The advice given to this 0L essentially devolved into a war between TTT cheerleaders who cite the “great practical experience” these toilets offer, versus disillusioned lawyers and graduates of these schools who are urging this 0L to reconsider.

The shills:
“Mitchell is known for its practical skills courses and clinics.”

“Mitchell has more alumni, which can be good for networking.”

“Hamline was a very good experience for me. I also had a lot of professors who were practicing or had recently practiced and were able to make legal issues come alive.”

“Making the choice between Mitchell and Hamline is simple: Mitchell is the better choice. I know many big-firm lawyers (and people in the government, and people at non-profits, etc.) who went to Mitchell and loved it. Mitchell is a fine school with solid legal education. And their career services people work very hard indeed.”

A nugget of honesty:
“But please reconsider. Mitchell and Hamline are both terrible choices for the vast majority of students. Almost everybody after graduation finds that their job choices are very limited, their career trajectories are flat, and they can’t get the kind of experience they want. . The very best people in any school will do fine. Chances are, I’m sorry to say, that you will not be in the top of the class.”

The best place for this wayward 0L to look is at actual recent grads of the schools:
“I’m a 2009 Hamline grad. I graduated with honors. I’m still unemployed. There’s a data point for you.
Good luck!
PS — it’s not too late to go to medical school.”

“Do not go to law school. The legal market is terrible, and it is going to keep getting worse: law classes are getting larger and larger. Top 1/4 students from UMN Law are having trouble finding jobs. You will be eaten alive unless those schools are offering you full-ride scholarships.”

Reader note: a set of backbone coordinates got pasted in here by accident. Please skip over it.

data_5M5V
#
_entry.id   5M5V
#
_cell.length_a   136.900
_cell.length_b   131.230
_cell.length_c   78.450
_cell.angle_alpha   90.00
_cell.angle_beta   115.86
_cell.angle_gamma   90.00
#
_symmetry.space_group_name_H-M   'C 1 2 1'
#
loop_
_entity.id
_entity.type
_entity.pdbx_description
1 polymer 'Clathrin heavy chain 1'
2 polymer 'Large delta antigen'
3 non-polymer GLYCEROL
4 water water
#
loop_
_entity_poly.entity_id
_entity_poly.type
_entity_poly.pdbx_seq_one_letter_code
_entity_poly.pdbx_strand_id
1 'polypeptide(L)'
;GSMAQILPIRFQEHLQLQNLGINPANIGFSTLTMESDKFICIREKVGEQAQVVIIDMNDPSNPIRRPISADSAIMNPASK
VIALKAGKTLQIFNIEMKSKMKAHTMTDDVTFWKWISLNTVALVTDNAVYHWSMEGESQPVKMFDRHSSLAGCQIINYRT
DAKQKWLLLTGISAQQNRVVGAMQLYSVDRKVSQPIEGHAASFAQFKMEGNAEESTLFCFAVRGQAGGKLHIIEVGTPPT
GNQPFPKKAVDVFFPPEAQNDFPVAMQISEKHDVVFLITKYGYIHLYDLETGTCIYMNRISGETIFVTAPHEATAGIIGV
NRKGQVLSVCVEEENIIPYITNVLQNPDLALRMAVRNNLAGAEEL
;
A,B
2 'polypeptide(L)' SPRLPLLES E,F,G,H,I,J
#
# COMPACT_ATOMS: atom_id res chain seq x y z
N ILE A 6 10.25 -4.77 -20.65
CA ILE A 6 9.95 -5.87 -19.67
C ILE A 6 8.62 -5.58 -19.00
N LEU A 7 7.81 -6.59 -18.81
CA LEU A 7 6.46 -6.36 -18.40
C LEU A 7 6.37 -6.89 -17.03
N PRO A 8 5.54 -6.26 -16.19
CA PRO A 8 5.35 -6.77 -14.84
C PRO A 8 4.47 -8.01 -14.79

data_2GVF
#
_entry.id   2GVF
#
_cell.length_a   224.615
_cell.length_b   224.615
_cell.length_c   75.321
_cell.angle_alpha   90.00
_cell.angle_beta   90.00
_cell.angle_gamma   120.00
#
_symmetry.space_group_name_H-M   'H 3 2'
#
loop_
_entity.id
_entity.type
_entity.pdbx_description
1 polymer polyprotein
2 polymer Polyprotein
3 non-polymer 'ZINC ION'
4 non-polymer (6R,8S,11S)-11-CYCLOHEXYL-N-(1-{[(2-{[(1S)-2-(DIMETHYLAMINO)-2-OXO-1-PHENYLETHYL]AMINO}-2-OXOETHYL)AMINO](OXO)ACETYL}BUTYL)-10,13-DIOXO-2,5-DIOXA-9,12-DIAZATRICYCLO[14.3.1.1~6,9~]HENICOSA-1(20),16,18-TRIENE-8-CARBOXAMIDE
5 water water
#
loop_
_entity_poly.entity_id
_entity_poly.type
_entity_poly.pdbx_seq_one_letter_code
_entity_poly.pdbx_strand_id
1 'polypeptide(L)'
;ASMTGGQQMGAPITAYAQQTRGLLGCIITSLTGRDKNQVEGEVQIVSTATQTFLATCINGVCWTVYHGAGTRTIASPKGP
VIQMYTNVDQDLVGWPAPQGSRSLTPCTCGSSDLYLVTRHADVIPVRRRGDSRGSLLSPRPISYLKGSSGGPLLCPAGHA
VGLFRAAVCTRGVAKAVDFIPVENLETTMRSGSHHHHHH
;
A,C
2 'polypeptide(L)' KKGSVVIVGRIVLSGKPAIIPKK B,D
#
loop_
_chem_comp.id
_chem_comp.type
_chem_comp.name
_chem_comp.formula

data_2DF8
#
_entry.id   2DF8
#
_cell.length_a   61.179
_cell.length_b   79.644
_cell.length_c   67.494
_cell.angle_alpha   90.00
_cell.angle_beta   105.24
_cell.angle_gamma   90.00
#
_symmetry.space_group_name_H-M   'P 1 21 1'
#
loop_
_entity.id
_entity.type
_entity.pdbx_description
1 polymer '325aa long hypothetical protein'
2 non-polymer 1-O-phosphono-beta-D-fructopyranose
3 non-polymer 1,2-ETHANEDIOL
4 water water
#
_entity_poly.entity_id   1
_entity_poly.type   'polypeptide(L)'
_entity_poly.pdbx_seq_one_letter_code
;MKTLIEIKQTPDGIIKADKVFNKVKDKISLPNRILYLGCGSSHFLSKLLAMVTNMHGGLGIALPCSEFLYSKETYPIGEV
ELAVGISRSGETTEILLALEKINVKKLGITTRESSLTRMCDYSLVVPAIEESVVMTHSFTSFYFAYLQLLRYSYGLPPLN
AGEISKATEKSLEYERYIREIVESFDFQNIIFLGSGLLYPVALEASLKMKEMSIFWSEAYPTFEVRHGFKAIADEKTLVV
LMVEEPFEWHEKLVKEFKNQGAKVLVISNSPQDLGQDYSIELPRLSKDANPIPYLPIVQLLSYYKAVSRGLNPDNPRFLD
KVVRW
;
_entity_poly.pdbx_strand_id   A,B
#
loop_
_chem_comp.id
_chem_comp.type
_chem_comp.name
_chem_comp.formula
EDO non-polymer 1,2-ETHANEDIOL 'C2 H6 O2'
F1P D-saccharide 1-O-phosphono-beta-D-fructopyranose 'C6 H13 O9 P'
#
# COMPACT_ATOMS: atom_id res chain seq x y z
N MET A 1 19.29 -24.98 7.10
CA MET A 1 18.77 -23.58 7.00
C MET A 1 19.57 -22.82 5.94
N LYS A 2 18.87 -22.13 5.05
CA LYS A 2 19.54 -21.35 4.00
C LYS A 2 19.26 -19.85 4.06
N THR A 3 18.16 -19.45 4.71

“The legal market is terrible right now, no real news flash there. But if you are going to choose a MN school either go to the U and make sure to place in the top 25%, or go to Mitchell on a scholarship and place in the top 10%. If you can’t do that, don’t go to law school in the Twin Cities. And I’m not just saying that with regards to placing at a large firm, I’m saying that about having a chance at getting a legal job period when you graduate.
Hamline should never be an option.”

Which side will come away with the victory? Will the law school shills claim another bloody scalp from a hapless 0L? Will this woefully uninformed prospective student find her way to the scambloggers and others dedicated to exposing the law school scam? Classes are two months away, and the oilcan deans are busy making sure every seat will be filled with a warm body. Godspeed, "Jackie" the 0L, and may you see the light and run far, far away from law school.